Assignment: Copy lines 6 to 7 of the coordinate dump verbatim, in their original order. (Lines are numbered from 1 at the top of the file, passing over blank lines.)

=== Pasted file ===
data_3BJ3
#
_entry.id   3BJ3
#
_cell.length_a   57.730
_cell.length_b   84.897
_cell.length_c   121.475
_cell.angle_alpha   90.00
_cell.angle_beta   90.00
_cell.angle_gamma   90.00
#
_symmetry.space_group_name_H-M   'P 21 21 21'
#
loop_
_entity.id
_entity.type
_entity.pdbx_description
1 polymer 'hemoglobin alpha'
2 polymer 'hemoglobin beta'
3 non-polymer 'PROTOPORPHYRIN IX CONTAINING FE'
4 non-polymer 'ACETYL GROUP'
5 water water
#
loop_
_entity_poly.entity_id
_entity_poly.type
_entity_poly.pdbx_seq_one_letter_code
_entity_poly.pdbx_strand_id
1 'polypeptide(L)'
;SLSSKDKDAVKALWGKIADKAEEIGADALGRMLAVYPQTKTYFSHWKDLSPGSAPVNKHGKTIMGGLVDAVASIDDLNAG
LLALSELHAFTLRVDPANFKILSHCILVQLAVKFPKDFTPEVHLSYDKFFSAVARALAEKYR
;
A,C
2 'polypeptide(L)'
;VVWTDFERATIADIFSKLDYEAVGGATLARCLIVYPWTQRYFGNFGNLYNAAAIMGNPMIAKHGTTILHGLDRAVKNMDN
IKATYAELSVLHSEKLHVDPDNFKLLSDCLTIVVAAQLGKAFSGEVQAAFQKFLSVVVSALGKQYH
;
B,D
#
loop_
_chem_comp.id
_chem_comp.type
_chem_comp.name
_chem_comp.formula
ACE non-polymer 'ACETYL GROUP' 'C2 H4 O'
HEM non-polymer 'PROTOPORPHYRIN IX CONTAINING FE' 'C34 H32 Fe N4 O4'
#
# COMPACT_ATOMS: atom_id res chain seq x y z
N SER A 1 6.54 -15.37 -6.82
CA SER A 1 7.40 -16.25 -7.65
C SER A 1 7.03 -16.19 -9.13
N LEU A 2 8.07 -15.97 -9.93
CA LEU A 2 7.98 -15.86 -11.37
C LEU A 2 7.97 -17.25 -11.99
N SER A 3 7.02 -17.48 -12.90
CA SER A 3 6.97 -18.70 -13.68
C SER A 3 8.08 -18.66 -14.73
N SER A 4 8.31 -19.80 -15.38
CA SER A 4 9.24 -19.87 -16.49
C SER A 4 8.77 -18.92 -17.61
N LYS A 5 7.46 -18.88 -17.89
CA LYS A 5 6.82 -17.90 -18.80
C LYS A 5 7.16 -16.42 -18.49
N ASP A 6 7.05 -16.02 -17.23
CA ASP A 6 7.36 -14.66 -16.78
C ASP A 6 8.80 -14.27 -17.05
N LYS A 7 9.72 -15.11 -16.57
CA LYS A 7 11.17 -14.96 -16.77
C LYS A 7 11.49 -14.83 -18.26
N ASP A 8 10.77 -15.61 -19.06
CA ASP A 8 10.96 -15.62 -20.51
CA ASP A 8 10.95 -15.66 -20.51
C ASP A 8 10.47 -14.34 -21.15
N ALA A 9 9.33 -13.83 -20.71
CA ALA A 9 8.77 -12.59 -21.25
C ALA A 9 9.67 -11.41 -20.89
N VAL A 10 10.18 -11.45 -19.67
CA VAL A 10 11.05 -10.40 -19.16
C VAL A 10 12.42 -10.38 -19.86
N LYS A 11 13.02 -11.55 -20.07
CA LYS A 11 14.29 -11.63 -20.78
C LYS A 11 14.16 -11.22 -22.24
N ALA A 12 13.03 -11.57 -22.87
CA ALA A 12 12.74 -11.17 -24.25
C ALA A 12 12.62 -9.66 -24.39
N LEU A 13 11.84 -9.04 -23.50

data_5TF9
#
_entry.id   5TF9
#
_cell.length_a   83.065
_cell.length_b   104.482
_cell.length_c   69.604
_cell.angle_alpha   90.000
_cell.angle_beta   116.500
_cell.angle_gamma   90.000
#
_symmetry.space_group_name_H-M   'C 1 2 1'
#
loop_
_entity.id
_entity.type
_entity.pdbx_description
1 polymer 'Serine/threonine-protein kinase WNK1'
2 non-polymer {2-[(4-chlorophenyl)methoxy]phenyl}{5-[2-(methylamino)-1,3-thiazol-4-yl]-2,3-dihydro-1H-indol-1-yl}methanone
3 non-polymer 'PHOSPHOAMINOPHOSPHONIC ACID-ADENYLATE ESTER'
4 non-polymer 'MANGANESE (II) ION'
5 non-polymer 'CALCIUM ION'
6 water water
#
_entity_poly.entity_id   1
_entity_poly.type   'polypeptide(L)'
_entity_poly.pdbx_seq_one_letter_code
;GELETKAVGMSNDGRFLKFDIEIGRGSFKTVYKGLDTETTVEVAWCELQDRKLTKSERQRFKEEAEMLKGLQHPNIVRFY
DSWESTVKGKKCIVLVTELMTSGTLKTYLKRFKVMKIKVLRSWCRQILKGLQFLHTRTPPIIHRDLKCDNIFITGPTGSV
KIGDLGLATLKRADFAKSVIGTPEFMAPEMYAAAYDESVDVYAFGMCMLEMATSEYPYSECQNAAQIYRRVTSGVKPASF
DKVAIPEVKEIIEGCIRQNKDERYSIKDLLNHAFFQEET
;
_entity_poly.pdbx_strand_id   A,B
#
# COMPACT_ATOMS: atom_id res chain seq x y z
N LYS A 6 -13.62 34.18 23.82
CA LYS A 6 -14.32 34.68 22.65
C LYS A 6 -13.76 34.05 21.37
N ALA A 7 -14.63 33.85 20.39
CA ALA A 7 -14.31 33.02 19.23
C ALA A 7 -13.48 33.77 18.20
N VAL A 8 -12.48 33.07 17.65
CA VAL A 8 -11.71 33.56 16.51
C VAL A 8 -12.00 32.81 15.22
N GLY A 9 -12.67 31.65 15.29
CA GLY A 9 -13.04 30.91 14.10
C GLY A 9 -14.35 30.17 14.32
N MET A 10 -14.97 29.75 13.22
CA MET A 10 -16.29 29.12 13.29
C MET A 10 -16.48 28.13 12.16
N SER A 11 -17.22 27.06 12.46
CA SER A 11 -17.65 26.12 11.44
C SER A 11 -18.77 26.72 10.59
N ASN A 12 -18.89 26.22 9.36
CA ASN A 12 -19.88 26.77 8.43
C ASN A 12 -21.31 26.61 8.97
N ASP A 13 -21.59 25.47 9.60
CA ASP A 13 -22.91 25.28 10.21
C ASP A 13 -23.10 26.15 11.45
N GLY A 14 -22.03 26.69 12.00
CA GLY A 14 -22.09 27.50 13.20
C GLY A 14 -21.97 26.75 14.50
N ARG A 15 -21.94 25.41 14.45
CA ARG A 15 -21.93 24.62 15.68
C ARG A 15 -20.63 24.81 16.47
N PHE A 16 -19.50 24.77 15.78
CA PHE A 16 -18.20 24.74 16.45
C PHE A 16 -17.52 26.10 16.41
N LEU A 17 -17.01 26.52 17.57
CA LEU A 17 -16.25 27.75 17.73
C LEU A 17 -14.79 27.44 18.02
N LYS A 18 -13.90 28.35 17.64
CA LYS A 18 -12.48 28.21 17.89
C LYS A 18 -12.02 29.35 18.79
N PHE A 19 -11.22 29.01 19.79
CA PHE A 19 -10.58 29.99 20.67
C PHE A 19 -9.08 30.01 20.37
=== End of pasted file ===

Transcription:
_cell.length_b   84.897
_cell.length_c   121.475